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Should we ban smart watches while driving?

By Alexandra Craig - 1 September 2015 41

woman driving wearing smart watch

Using a mobile phone while driving has been an offence for quite some time now. But what about sending an SMS from an object that isn’t a phone?

My partner bought an Apple Watch on the weekend. Besides the fact that I think this product is a pointless piece of junk and a huge waste of money, it got me thinking about the ramifications of certain ways this type of technology is used.

We were driving along and when we stopped at a set of traffic lights, my partner looked down and read an SMS on his watch. Obviously it’s against the law to look at your phone when you’re at a set of lights, but things aren’t as clear if you’re using an Apple Watch.

Police say Apple Watches are treated the same as mobile phones, and that if you’re caught using one while driving you will be fined. On the other hand, lawyers say it’s a grey area. They say a watch can only be defined as a mobile phone if it can independently make calls and send/receive text messages.

Either way, this throws up all sorts of questions. If you glance over at someone in another vehicle who’s looking at their watch, it’s difficult to know for sure whether they’re reading an SMS or email. But they’re equally as distracted.

(Yes, I did tell my partner to stop looking at his watch and gave him a five minute lecture on why it’s the same as being on his phone.)

You can’t compose messages or emails on Apple watches unless you use voice recognition which may prevent people from looking at their phones. But what’s to stop a driver pulling their phone out of their pocket or handbag when they notice an SMS come through on their watch?

I’m stumped as to how preventing people from reading messages and emails from their watches can be enforced.

Aside from implementing a law that says you can’t touch your watch at all while you’re driving, I think it’ll be a tough one to police. How about you?

What’s Your opinion?


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41 Responses to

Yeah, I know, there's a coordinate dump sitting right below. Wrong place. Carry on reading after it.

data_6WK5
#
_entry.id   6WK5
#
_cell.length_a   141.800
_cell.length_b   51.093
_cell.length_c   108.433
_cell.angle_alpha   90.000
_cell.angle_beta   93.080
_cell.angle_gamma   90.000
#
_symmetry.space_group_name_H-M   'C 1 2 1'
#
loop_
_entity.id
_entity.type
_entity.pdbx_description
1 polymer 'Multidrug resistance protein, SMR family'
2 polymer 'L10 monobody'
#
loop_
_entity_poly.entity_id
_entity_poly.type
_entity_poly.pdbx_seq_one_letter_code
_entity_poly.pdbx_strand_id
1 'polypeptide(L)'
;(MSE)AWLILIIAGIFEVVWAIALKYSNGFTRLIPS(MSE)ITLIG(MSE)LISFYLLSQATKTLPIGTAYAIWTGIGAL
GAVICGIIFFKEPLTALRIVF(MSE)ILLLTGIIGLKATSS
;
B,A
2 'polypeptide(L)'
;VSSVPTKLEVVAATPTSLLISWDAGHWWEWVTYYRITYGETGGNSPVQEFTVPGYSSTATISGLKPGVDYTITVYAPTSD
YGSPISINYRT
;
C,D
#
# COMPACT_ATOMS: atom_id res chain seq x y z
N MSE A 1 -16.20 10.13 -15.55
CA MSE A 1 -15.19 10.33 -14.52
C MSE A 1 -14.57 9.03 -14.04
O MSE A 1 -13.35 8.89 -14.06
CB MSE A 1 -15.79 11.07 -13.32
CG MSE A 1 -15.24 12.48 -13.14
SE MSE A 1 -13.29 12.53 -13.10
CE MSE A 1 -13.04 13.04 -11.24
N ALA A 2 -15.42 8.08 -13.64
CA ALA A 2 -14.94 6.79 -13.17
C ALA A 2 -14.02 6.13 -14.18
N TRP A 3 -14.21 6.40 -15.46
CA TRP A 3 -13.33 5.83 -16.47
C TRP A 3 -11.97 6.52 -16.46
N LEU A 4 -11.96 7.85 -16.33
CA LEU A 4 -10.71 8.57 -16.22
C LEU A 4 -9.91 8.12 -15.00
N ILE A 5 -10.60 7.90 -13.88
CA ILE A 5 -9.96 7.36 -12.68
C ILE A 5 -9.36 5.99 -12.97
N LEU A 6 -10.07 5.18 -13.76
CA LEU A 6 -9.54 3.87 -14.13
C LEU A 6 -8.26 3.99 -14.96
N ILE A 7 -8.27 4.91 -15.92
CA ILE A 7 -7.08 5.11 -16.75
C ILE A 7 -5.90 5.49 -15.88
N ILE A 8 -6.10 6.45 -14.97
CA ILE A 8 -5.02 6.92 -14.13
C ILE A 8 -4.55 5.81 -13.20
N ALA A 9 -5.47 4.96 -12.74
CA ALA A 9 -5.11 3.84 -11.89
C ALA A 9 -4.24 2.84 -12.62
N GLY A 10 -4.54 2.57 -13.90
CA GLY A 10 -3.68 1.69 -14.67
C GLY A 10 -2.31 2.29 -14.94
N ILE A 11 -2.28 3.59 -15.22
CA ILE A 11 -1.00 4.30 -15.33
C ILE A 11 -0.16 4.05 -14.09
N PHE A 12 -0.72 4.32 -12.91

Should we ban smart watches while driving?
darkmilk 2:24 pm 02 Sep 15

astrojax said :

i will gesture at people i see on their phones while driving, getting them to put it down – usually get told where to go, but a few look aghast and promptly drop it. small steps.

This will date me, but I remember when mobile phones first started appearing in cars me and my uni mates would all quickly grab our shoes and pretend to be talking whenever we saw one in use 🙂

Seriously and on-topic though: the offences are for using a “communications device” while driving, whatever it is. So if you can prove you’re only checking the time on a smartwatch then I guess you can’t be charged with it, but a smartwatch gets the time from the internet/radio so even then it’s actually still a communications device, depending on how the lawyers and court plays out.
And for eating, drinking, makeup, changing radio stations etc there is already an offence: driving without due care. And as of 2014 if you swerve toward a ‘vulnerable road user” while doing that it’s automatically “aggravated” dangerous or negligent driving and a mandatory 12-month license loss – so definitely tell the driver if you think they’re not concentrating for any reason!

However, now getting into rant mode, the problem with driver behaviour currently is not one of a lack of offences and penalties, it’s one of enforcement – there is plenty of evidence that people’s behaviour only changes proportionally to the chance of getting caught not the magnitude of possible consequences. The burden of proof for the police officers is overwhelming for ‘minor’ offences so they just don’t bother most of the time; in my experience the AFP don’t even care for video of extremely dangerous incidents including minor accidents unless someone is injured – even in that case they have to be pushed into doing the paperwork to issue a small fine and then they’re done with it.

Evilomlap 1:16 pm 02 Sep 15

Alexandra Craig said :

That’s exactly why I think they’re stupid. You need the phone for the watch so just use the damn phone.

That’s the smartest comment I’ve read, anywhere, today. Totally agree.

Alexandra Craig 11:02 am 02 Sep 15

creative_canberran said :

My argument would be that the Apple Watch, like other smart watches, has no independent cellular connection and relies on the mobile phone device for much of its functionality. It is an extension of the mobile phone. The inputs made on it to make calls and read messages directly work the primary device and should be treated no different then.

That’s exactly why I think they’re stupid. You need the phone for the watch so just use the damn phone.

astrojax said :

If you glance over at someone in another vehicle who’s looking at their watch, it’s difficult to know for sure whether they’re reading an SMS or email.

or, like, the time..?

Yeah, except the screen on the watch isn’t that big, so you have to touch it to scroll down on messages and emails if they’re more than one sentence long.

astrojax 7:56 am 02 Sep 15

If you glance over at someone in another vehicle who’s looking at their watch, it’s difficult to know for sure whether they’re reading an SMS or email.

or, like, the time..?

i will gesture at people i see on their phones while driving, getting them to put it down – usually get told where to go, but a few look aghast and promptly drop it. small steps.

creative_canberran 9:52 pm 01 Sep 15

It is a grey area, and that isn’t helped by the fact the legislation is drafted to emphasises the mechanical, not the functional.

My argument would be that the Apple Watch, like other smart watches, has no independent cellular connection and relies on the mobile phone device for much of its functionality. It is an extension of the mobile phone. The inputs made on it to make calls and read messages directly work the primary device and should be treated no different then.